Emergency Care

You probably won’t experience a true orthodontic emergency because they’re rare. But since they do happen from time to time, it’s important for you to know how to handle them.

The following orthodontic emergencies and their treatments are listed in the order from least serious to most severe. Only the most severe emergencies may require immediate attention by Dr. Frank.

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Ligatures Coming Off

Tiny rubber bands or small, fine wires, known as ligatures, hold the wire to the bracket. If a rubber ligature should come off, you may be able to put it back in place using sterile tweezers. If a wire ligature comes loose, simply remove it with sterile tweezers.

If your wire ligature is sticking out into the lip but is not loose,  you can bend it back down with a Q-tip or pencil eraser so it doesn’t irritate your lip. Of course, when one ligature pops off or breaks, others may follow.

Be sure to examine all ligatures. If a rubber or wire ligature is broken or lost, tell Dr. Frank so she can decide whether or not you need to schedule an appointment.

Food Caught Between Your Teeth

This is not an emergency, but it can be uncomfortable or embarrassing. It’s easily fixed with a piece of dental floss.

Try tying a small knot in the middle of the floss to help remove the food, or use an interproximal brush or toothpick to dislodge food caught between your teeth and your braces.

Mouth Sores

Braces don’t cause mouth sores, but if you’re already prone to them, your braces may irritate your mouth and make them worse.

One or several areas patches of sores may appear on your cheeks, lips or tongue. This is not an emergency, but may be very uncomfortable for you.

Get quick relief by applying a small amount of topical anesthetic (such as Orabase or Ora-Gel) directly to the area with sores using a cotton swab.

You can reapply as needed.

Discomfort

It’s normal for you to have some discomfort for a day or two after braces or retainers are adjusted, but it can make eating uncomfortable.

This discomfort is very normal and only for a short time. Try eating soft foods and rinse your mouth with warm salt water.

boy wearing metal braces

Protruding Wire

Occasionally, the end of a wire will work itself out of place and irritate your mouth. Use a Q-tip or pencil eraser to push the wire so that it is flat against the tooth.

If the wire cannot be moved into a comfortable position, cover it with relief wax. (See Irritated of Lips or Cheeks above for instructions on applying relief wax.)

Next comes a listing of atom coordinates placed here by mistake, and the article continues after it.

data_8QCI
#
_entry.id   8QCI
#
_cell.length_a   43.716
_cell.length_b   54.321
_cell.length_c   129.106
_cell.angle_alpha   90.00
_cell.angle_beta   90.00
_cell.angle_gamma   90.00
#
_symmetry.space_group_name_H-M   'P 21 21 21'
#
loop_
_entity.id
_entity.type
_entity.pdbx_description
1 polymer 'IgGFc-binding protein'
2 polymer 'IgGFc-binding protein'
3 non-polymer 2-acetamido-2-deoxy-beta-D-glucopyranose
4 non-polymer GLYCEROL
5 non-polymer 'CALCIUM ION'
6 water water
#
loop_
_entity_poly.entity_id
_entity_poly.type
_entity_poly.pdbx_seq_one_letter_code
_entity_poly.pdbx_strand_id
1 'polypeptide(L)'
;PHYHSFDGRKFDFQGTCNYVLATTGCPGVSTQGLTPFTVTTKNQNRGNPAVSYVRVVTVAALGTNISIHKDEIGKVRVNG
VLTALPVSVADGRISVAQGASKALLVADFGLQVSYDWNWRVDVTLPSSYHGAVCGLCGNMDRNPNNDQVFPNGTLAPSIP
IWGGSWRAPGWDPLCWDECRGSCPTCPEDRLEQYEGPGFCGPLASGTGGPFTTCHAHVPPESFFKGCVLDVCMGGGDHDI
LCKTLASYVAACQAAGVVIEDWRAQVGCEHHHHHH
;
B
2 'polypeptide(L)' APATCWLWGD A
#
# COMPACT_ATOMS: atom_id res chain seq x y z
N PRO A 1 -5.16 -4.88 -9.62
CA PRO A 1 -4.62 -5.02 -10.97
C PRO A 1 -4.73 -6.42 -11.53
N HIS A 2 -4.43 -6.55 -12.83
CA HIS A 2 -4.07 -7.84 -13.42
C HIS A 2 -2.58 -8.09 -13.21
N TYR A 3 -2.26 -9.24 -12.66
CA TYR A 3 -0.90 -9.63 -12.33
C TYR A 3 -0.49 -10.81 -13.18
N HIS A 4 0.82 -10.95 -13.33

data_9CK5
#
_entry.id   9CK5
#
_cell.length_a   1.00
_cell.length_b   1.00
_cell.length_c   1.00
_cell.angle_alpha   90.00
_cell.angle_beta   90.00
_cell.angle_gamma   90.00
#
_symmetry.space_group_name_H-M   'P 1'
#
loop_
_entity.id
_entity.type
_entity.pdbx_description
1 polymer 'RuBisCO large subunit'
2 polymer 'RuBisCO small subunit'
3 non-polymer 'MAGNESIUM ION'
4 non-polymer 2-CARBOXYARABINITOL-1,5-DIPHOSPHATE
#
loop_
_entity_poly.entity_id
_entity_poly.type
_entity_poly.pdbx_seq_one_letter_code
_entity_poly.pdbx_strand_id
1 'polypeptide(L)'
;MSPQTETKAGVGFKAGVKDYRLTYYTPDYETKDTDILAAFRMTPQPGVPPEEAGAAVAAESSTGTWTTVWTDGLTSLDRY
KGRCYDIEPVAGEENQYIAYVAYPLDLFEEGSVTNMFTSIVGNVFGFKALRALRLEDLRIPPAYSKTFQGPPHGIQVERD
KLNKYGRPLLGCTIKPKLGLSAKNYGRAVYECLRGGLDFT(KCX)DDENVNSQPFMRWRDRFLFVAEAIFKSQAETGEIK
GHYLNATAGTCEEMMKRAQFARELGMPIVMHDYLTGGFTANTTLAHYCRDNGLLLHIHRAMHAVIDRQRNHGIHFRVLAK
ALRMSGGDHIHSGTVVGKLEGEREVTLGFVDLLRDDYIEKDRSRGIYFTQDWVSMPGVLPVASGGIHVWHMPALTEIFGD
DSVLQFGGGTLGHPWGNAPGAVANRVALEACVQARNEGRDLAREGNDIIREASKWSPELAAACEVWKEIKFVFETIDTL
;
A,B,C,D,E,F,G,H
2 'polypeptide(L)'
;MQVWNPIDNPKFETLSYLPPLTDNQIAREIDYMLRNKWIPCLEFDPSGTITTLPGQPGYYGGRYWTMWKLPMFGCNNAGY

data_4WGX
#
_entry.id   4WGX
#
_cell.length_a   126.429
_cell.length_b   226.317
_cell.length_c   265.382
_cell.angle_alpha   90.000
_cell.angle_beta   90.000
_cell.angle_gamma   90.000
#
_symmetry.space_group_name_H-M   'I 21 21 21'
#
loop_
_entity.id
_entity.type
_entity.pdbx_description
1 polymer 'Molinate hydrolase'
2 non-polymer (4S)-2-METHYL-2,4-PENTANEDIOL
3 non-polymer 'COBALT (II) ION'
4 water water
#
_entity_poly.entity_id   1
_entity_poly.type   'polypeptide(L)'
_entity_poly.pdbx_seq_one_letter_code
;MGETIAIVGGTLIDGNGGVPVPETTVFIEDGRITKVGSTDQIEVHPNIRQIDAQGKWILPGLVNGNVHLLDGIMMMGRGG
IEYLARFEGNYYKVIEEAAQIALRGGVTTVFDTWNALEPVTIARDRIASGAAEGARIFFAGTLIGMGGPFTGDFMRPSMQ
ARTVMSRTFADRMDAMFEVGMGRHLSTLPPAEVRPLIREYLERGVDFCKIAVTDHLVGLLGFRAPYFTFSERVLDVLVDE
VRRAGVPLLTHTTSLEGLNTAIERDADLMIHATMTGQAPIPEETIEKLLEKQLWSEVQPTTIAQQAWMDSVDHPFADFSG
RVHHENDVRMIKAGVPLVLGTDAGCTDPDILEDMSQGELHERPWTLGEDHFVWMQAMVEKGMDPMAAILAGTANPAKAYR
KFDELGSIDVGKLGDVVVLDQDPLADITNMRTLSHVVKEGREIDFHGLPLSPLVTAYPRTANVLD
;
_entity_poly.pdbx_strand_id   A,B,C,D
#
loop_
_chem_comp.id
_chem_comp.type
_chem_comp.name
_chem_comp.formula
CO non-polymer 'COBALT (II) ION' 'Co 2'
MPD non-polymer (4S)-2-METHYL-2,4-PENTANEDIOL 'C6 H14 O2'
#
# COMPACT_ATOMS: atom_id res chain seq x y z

You'll need to tell Dr. Frank about the problem.

In a situation where the wire is extremely bothersome and you can't see Dr. Frank anytime soon, you may, as a last resort, clip the wire.

Reduce the possibility swallowing the snipped piece of wire by using folded tissue or gauze around the area.

Use a pair of sharp clippers and snip off the protruding wire. You may still need to use relief wax to make the area more comfortable.

Irritated Lips or Cheeks

Sometimes new braces can irritate your mouth, especially when you're eating. A small amount of non-medicinal relief wax makes an excellent buffer between the metal and your mouth.

Simply pinch off a small piece and roll it into a ball the size of a small pea. Flatten the ball and place it completely over the area of the braces that is causing your irritation.

Then, you can eat more comfortably. If you accidentally swallow the wax, it’s no big deal. The wax is harmless.

Orthodontic patients smiling

Loose Brackets, Wires, or Bands

If your braces come loose in any way, call Dr. Frank to figure out what to do next.

Brackets are the parts of braces attached to teeth with a special adhesive. They are generally positioned in the center of each tooth. The bracket can be knocked off if you've eaten one of those hard or crunchy foods you’re told to avoid, or if your mouth is hit while at play.

We encourage all patients, especially those with braces, to wear a protective mouth guard while playing sports.

If the bracket is off center, the adhesive may have failed. In this instance, it is best to immediately notify Dr. Frank, who will determine the course of action.

If the loose bracket has rotated on the wire and is sticking out and you can't come to our office immediately, you can do a temporary fix to make it more comfortable and prevent further damage, but take care to prevent swallowing or another injury.

To put the bracket back in place, use sterile tweezers to slide the bracket along the wire until it is between two teeth.

You Swallow a Piece of Your Appliance

This is rare, but when it does happen, it can be alarming.  It’s important to stay calm.

If you're coughing excessively or having difficulty breathing, you may have inhaled the piece into your airways or lungs.

If you are able to see the piece, you may carefully attempt to remove it.

DO NOT make the attempt if you could cause harm.

If appropriate under the circumstances, examine your braces for problems that may result from the missing piece, such as looseness or irritation, and treat as specified above.

If you are unable to see the piece and believe it may be have been inhaled, call Dr. Frank immediately.